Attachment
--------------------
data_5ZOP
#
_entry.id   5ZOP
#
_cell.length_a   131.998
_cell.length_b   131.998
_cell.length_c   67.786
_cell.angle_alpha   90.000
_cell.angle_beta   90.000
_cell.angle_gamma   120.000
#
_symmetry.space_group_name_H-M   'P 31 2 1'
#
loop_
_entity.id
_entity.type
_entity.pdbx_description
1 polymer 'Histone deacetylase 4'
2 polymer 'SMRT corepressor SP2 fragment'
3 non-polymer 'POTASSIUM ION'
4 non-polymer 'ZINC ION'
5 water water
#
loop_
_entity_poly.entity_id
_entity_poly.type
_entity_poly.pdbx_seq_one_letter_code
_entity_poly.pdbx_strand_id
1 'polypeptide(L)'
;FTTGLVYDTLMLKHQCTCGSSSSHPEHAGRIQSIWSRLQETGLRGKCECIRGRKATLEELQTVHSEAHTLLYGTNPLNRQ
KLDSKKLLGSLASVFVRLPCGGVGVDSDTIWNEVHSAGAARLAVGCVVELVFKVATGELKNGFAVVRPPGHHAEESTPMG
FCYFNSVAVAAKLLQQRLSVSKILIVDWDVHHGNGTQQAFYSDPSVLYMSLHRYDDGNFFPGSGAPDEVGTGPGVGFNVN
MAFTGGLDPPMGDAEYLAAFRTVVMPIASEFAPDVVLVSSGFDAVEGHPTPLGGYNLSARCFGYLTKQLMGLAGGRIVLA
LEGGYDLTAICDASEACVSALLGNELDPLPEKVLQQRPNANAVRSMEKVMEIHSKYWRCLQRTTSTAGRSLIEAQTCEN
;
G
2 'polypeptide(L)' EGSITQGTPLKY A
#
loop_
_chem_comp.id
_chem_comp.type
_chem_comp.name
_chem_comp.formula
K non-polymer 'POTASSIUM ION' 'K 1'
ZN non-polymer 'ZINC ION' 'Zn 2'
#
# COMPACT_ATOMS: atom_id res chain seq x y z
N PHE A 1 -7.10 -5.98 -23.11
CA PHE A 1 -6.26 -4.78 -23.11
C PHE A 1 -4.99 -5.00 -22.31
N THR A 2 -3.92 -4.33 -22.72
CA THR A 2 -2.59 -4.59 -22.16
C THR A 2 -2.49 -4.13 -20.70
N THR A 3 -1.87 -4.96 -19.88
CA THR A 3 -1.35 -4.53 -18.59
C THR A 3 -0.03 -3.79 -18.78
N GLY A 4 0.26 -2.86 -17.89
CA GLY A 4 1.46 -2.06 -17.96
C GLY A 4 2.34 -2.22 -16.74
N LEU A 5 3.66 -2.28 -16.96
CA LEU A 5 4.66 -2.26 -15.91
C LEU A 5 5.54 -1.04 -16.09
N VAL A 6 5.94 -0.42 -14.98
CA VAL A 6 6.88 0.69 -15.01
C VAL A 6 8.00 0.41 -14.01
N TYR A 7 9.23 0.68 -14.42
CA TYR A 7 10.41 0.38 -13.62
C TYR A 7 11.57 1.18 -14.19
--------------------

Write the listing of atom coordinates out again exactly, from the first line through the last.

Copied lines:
data_5ZOP
#
_entry.id   5ZOP
#
_cell.length_a   131.998
_cell.length_b   131.998
_cell.length_c   67.786
_cell.angle_alpha   90.000
_cell.angle_beta   90.000
_cell.angle_gamma   120.000
#
_symmetry.space_group_name_H-M   'P 31 2 1'
#
loop_
_entity.id
_entity.type
_entity.pdbx_description
1 polymer 'Histone deacetylase 4'
2 polymer 'SMRT corepressor SP2 fragment'
3 non-polymer 'POTASSIUM ION'
4 non-polymer 'ZINC ION'
5 water water
#
loop_
_entity_poly.entity_id
_entity_poly.type
_entity_poly.pdbx_seq_one_letter_code
_entity_poly.pdbx_strand_id
1 'polypeptide(L)'
;FTTGLVYDTLMLKHQCTCGSSSSHPEHAGRIQSIWSRLQETGLRGKCECIRGRKATLEELQTVHSEAHTLLYGTNPLNRQ
KLDSKKLLGSLASVFVRLPCGGVGVDSDTIWNEVHSAGAARLAVGCVVELVFKVATGELKNGFAVVRPPGHHAEESTPMG
FCYFNSVAVAAKLLQQRLSVSKILIVDWDVHHGNGTQQAFYSDPSVLYMSLHRYDDGNFFPGSGAPDEVGTGPGVGFNVN
MAFTGGLDPPMGDAEYLAAFRTVVMPIASEFAPDVVLVSSGFDAVEGHPTPLGGYNLSARCFGYLTKQLMGLAGGRIVLA
LEGGYDLTAICDASEACVSALLGNELDPLPEKVLQQRPNANAVRSMEKVMEIHSKYWRCLQRTTSTAGRSLIEAQTCEN
;
G
2 'polypeptide(L)' EGSITQGTPLKY A
#
loop_
_chem_comp.id
_chem_comp.type
_chem_comp.name
_chem_comp.formula
K non-polymer 'POTASSIUM ION' 'K 1'
ZN non-polymer 'ZINC ION' 'Zn 2'
#
# COMPACT_ATOMS: atom_id res chain seq x y z
N PHE A 1 -7.10 -5.98 -23.11
CA PHE A 1 -6.26 -4.78 -23.11
C PHE A 1 -4.99 -5.00 -22.31
N THR A 2 -3.92 -4.33 -22.72
CA THR A 2 -2.59 -4.59 -22.16
C THR A 2 -2.49 -4.13 -20.70
N THR A 3 -1.87 -4.96 -19.88
CA THR A 3 -1.35 -4.53 -18.59
C THR A 3 -0.03 -3.79 -18.78
N GLY A 4 0.26 -2.86 -17.89
CA GLY A 4 1.46 -2.06 -17.96
C GLY A 4 2.34 -2.22 -16.74
N LEU A 5 3.66 -2.28 -16.96
CA LEU A 5 4.66 -2.26 -15.91
C LEU A 5 5.54 -1.04 -16.09
N VAL A 6 5.94 -0.42 -14.98
CA VAL A 6 6.88 0.69 -15.01
C VAL A 6 8.00 0.41 -14.01
N TYR A 7 9.23 0.68 -14.42
CA TYR A 7 10.41 0.38 -13.62
C TYR A 7 11.57 1.18 -14.19